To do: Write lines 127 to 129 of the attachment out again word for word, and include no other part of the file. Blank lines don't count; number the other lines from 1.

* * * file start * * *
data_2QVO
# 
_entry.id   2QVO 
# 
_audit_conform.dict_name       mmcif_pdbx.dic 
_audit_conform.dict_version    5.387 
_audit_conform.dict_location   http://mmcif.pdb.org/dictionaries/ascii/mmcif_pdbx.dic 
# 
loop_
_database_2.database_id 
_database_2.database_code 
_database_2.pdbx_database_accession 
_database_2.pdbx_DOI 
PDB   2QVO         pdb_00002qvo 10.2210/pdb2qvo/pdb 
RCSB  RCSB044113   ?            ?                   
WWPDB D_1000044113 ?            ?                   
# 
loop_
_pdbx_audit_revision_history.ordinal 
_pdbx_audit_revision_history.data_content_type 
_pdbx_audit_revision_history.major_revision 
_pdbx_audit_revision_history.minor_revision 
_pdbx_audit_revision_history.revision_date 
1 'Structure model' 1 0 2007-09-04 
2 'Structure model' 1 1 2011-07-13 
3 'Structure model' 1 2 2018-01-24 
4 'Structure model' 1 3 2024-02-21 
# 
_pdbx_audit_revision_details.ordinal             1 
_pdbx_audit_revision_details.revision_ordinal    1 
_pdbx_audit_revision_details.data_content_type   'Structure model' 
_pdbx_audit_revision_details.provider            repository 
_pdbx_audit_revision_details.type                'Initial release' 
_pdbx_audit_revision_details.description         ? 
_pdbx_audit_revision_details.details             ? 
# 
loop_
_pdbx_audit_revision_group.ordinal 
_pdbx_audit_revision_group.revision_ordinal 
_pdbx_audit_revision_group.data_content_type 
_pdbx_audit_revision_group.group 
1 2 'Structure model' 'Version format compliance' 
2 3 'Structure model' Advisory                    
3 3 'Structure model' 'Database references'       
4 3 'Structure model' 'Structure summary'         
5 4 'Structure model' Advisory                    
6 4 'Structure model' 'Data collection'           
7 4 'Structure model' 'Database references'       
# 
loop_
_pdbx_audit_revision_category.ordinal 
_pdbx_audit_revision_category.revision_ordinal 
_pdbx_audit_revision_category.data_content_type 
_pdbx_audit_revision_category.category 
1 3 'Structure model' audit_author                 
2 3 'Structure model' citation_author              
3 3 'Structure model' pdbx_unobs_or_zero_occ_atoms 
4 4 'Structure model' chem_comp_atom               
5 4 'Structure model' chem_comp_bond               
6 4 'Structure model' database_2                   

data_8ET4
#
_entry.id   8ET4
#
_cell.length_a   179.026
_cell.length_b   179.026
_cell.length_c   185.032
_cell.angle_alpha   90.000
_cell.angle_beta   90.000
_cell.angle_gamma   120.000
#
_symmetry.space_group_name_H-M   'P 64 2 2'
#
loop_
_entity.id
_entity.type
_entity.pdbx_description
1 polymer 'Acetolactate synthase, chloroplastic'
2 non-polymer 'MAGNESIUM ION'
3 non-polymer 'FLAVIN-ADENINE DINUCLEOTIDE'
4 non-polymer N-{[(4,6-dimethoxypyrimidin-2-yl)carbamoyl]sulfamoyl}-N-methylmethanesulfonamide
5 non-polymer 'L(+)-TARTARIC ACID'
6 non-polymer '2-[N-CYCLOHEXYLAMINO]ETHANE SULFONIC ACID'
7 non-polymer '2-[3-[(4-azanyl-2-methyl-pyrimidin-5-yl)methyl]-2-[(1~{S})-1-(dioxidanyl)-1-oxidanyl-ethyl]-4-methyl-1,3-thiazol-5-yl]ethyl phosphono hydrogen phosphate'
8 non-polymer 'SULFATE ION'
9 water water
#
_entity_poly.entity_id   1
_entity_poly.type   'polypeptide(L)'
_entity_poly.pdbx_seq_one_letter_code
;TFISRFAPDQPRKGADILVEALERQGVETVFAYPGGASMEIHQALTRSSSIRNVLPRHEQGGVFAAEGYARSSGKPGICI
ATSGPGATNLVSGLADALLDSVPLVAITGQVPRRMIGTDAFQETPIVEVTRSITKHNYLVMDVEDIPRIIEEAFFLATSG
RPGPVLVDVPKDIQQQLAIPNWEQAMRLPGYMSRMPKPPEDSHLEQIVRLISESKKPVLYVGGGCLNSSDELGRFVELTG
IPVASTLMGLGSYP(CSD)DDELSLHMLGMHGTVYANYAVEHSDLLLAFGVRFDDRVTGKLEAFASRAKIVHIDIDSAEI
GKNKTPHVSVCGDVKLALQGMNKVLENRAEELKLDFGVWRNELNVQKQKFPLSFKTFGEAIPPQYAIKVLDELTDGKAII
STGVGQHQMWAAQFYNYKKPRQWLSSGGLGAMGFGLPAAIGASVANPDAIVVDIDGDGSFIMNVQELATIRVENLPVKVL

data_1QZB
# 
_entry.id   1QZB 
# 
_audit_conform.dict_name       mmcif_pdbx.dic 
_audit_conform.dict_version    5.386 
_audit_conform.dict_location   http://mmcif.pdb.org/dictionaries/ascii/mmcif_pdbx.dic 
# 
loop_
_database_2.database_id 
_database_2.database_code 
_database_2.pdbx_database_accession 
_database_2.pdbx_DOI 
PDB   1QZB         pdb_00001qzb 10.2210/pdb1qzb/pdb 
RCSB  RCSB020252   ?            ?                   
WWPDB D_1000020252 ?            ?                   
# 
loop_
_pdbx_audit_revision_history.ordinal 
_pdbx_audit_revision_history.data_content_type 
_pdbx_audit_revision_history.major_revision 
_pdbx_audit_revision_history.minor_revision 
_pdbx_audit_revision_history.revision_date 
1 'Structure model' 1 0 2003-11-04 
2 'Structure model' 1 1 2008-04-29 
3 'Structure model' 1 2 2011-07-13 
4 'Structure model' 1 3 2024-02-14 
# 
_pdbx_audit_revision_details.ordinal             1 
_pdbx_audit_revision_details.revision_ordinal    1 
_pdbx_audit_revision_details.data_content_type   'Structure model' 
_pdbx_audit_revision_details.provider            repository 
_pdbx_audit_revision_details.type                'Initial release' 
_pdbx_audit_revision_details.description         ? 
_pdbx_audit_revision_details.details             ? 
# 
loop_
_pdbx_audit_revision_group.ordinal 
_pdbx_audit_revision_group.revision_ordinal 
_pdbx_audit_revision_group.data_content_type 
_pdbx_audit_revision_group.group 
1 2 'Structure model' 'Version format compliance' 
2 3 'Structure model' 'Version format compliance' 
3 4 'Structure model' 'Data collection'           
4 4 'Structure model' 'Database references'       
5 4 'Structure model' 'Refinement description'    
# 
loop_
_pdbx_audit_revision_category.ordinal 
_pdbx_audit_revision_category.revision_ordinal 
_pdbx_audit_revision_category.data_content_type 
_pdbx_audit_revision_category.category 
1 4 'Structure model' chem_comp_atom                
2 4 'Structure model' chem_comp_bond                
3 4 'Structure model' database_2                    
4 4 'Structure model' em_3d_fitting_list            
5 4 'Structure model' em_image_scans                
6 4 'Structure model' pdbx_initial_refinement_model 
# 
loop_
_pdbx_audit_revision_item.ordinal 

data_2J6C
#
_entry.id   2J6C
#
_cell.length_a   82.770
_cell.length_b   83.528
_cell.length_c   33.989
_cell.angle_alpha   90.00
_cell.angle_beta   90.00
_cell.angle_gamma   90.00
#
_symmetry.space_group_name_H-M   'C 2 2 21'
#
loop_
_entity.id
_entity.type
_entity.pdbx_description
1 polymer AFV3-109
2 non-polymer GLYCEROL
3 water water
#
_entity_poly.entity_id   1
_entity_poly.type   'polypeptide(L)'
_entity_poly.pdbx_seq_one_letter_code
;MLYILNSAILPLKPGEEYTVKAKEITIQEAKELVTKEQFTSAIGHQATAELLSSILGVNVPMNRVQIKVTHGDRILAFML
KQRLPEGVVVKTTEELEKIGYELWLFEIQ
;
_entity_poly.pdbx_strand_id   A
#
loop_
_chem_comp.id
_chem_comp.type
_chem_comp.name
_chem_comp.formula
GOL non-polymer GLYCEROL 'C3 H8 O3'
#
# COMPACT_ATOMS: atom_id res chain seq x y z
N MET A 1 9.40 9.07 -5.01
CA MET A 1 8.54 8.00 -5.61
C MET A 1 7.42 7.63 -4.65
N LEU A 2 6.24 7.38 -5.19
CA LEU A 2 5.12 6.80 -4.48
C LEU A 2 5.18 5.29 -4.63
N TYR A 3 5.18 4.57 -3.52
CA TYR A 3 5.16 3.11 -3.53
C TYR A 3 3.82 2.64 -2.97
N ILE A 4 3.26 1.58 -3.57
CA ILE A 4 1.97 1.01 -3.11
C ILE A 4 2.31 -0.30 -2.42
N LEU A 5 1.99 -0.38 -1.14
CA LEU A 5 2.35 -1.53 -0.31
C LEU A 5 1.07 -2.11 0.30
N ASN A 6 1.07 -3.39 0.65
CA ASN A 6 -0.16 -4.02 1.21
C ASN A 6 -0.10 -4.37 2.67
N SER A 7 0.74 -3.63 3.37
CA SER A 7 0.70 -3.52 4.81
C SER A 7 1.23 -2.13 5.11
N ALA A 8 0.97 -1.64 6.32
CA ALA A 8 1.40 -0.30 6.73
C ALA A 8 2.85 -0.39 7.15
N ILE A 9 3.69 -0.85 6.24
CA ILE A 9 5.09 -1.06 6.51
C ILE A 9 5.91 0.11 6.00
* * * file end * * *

_pdbx_audit_revision_details.data_content_type   'Structure model' 
_pdbx_audit_revision_details.provider            repository 
_pdbx_audit_revision_details.type                'Initial release' 